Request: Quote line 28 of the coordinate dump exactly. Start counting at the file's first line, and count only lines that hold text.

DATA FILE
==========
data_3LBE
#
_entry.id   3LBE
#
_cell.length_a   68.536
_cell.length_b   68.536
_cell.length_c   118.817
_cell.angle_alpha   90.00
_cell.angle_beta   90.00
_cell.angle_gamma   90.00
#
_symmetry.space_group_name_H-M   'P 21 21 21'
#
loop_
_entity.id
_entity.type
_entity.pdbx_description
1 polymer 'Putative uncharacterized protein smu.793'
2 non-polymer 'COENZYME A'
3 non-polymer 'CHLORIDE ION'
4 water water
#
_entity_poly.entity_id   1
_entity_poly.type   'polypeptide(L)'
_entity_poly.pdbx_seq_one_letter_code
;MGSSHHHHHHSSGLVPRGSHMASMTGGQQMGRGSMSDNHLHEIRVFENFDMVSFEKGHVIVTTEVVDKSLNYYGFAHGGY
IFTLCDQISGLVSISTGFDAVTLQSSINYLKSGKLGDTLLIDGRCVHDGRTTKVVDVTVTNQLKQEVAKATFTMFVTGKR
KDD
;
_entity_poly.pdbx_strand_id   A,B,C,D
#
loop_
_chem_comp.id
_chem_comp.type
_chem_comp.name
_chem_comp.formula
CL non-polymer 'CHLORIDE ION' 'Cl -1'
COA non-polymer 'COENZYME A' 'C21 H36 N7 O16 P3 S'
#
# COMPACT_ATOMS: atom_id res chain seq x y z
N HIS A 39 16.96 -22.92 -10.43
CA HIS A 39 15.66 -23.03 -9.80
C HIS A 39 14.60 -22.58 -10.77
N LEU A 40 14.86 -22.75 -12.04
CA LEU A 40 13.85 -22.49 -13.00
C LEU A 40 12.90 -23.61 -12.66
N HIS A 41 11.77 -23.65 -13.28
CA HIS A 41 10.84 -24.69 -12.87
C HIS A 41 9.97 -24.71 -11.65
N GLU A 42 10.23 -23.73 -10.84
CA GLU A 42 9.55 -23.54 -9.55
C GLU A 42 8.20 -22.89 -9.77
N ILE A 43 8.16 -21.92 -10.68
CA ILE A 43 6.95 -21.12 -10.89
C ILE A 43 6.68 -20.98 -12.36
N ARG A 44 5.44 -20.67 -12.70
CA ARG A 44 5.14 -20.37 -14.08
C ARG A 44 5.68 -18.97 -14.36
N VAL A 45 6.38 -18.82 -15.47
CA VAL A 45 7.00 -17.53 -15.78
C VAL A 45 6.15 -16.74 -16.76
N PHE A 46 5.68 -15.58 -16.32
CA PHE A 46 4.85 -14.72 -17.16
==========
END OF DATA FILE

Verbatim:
KDD